The more active a brand is on Facebook, the better chance consumers will "Like" it. This was the key finding from a recent study on retailers' growth on Facebook and Twitter conducted by marketing agency Media Logic. However, a follow-up study released this month shows that the majority of brands on Facebook saw their growth on the social media site lose steam as the holiday season came and went.
"People use Facebook as a way to organize their social life, and they're considering retail and purchasing to be a part of their social life," says Ronald Ladouceur, executive vice president and executive creative director of Media Logic. "Facebook has become a control panel people are using for their web experience as much as they've been using Google."
The holiday season brings with it a flurry of promotions, special deals and exclusive offers, most likely the main reason for the burst of growth seen last year during Black Friday, Cyber Monday and the following weeks. Offering less deals post-holiday could be a reason for declining growth.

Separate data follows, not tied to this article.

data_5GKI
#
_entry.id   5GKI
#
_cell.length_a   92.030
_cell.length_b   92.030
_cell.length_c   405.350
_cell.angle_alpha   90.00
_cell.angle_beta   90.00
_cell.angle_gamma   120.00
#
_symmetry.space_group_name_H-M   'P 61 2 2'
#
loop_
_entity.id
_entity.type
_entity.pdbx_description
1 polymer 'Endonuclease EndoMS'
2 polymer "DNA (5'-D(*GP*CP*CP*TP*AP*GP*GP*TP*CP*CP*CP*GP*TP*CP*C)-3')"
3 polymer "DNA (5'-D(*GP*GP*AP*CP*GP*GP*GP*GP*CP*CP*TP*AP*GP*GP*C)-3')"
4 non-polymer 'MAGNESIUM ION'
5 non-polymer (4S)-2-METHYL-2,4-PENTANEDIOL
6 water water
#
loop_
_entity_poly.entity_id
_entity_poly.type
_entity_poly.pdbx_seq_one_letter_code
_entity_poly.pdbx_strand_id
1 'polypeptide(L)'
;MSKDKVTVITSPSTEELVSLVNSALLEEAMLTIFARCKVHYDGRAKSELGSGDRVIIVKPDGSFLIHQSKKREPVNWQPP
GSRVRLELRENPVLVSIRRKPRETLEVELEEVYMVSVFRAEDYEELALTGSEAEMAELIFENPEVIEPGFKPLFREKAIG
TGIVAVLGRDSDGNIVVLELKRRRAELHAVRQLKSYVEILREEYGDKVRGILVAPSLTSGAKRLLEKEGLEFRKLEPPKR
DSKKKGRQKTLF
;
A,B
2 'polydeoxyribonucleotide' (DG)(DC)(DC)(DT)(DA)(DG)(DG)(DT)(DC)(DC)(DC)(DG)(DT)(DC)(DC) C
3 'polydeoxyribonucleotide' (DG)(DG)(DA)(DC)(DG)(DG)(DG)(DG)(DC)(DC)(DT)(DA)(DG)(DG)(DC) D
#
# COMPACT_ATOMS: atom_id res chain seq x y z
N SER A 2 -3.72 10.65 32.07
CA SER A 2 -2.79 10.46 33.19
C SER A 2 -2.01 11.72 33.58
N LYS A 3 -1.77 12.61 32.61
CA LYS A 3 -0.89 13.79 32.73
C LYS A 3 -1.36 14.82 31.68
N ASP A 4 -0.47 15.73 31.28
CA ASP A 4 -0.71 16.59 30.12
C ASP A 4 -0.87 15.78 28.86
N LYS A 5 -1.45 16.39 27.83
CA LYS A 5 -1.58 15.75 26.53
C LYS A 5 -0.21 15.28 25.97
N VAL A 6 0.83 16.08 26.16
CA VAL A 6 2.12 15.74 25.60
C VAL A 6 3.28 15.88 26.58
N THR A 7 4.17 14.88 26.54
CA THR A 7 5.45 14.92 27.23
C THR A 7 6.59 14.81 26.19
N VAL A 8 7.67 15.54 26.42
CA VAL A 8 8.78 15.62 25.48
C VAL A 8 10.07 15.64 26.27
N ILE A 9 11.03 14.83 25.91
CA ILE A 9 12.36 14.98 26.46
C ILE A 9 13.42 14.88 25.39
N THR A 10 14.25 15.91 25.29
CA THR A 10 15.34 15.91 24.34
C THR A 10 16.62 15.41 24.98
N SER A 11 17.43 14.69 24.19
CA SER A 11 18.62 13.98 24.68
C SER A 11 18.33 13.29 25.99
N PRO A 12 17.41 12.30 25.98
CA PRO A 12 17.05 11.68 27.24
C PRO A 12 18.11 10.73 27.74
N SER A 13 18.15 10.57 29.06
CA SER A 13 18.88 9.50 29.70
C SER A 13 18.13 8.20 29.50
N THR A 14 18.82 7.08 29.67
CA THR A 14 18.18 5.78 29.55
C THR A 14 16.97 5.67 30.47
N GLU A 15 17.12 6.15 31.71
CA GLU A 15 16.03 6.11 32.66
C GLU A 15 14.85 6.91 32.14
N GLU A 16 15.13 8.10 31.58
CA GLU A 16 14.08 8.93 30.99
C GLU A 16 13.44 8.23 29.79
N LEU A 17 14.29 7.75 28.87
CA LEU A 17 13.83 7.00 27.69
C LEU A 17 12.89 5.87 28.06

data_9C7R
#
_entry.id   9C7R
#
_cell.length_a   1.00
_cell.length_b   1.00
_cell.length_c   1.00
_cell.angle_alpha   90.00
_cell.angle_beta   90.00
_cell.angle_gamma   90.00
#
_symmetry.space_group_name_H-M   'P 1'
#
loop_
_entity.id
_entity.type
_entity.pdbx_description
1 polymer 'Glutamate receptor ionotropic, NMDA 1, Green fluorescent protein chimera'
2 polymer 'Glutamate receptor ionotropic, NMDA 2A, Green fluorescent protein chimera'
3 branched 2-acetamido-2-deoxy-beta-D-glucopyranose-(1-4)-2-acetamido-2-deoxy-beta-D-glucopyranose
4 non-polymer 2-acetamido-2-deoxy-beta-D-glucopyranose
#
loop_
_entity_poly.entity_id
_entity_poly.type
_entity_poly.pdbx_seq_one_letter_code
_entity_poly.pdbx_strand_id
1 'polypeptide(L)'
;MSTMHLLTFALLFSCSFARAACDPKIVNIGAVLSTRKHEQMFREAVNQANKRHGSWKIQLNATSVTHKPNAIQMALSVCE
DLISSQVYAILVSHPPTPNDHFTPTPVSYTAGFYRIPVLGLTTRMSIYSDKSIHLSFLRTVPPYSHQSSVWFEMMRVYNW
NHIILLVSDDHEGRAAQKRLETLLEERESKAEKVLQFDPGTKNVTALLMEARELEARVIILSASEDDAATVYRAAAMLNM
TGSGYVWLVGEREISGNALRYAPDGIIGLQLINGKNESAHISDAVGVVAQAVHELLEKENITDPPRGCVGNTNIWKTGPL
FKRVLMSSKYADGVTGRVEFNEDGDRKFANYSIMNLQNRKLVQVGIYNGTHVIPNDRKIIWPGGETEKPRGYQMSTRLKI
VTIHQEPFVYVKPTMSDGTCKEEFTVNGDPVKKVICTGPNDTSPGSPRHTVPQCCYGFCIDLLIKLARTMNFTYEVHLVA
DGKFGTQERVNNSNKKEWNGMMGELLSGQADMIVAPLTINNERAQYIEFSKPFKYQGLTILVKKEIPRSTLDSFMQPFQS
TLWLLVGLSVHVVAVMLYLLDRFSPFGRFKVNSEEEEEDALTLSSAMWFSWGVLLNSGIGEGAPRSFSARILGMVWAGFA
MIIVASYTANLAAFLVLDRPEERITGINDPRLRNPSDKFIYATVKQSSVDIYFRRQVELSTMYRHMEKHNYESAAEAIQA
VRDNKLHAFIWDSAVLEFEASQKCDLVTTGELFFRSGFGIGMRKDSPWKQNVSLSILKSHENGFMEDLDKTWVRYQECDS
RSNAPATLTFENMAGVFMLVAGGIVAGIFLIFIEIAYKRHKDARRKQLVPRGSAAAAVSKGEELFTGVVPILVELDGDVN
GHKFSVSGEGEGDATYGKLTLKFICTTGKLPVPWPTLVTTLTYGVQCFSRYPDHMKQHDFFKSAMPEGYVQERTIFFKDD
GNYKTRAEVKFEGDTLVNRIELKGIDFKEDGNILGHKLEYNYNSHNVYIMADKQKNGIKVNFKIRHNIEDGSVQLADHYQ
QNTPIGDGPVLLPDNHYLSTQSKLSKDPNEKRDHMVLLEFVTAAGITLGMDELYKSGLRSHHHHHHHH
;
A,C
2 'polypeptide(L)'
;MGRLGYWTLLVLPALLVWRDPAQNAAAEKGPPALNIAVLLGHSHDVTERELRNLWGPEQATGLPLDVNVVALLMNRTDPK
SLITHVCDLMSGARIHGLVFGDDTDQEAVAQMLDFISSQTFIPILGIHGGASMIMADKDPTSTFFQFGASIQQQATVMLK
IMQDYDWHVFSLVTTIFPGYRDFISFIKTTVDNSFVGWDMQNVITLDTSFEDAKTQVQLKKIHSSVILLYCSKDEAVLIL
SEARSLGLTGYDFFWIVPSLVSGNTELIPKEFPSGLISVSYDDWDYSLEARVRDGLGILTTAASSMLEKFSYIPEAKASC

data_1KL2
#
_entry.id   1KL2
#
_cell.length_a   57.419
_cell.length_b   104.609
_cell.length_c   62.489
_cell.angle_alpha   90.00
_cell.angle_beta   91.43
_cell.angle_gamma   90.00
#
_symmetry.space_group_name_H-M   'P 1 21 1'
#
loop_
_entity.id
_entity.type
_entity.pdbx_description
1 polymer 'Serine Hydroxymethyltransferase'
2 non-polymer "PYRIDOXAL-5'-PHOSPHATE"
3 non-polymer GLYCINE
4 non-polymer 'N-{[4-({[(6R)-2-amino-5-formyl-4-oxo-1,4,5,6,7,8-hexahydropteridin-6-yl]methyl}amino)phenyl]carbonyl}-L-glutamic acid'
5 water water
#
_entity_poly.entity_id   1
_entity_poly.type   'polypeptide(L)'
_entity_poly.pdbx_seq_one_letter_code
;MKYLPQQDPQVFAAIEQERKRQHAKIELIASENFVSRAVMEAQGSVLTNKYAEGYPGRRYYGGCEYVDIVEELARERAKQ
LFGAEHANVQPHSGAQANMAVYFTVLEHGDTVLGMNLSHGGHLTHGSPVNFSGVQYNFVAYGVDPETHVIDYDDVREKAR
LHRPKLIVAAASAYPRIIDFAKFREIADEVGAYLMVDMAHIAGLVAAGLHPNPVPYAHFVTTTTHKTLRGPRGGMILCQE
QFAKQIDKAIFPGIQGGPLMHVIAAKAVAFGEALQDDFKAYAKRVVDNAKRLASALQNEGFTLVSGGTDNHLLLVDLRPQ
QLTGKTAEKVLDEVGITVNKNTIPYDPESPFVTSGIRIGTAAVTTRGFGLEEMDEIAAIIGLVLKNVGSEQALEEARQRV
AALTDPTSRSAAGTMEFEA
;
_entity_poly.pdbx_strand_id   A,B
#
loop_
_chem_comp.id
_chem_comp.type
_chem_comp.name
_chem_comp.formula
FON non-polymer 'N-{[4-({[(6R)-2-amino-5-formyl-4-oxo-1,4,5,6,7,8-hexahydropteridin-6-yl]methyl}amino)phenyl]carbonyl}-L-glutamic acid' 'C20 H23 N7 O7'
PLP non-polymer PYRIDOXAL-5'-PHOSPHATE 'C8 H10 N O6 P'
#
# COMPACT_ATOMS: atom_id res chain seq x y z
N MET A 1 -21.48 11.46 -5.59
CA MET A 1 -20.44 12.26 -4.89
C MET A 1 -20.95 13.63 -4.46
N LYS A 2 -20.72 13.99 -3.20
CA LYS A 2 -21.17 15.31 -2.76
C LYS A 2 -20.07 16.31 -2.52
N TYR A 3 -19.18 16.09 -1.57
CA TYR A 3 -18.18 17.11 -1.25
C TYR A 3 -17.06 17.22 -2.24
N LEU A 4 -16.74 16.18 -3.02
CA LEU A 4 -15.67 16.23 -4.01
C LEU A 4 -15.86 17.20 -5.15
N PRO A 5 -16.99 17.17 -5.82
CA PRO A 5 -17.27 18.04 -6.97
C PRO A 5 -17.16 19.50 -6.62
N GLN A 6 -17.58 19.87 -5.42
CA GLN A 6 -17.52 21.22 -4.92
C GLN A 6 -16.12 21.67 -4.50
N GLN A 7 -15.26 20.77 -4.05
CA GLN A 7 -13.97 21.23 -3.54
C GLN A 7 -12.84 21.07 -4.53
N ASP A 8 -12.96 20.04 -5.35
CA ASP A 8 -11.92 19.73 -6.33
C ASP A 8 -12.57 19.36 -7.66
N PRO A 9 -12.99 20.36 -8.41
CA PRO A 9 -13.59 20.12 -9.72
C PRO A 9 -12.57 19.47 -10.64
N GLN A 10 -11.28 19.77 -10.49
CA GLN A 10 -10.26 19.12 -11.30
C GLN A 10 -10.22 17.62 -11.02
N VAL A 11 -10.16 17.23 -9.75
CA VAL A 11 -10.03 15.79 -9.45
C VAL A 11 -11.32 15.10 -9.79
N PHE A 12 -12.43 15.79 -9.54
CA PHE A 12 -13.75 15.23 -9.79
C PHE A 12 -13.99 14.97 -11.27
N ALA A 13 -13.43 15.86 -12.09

For example, during the holidays Macy's Clothing Store promoted special events via its Facebook page; offered free shipping, coupons, gift guides and exclusive sneak-peeks for Black Friday; and partnered with the Make-A-Wish Foundation to donate funds to the charity. This activity helped the company realize a 26 percent lift in "likers."
Macy's is one of the few retailers that saw continued growth post-holiday season. This could be due to the fact that Macy's is one of the biggest spenders on Facebook and is up-to-date with its promotions, such as "Macy's Million Dollar Makeover with Clinton Kelly." In other words, its promotions never went stagnant.
Wal-Mart is also an exception to the decline in growth of likers. With all the drama that Wal-Mart has been involved with lately (e.g., the gender bias lawsuit, labor and environmental issues), the retailer took to Facebook and Twitter to address customers’ concerns. This move has helped the company add over 1 million new Facebook likers and 15,000 Twitter followers since January. Gap saw similar social media success when its logo controversy cropped up in October of last year.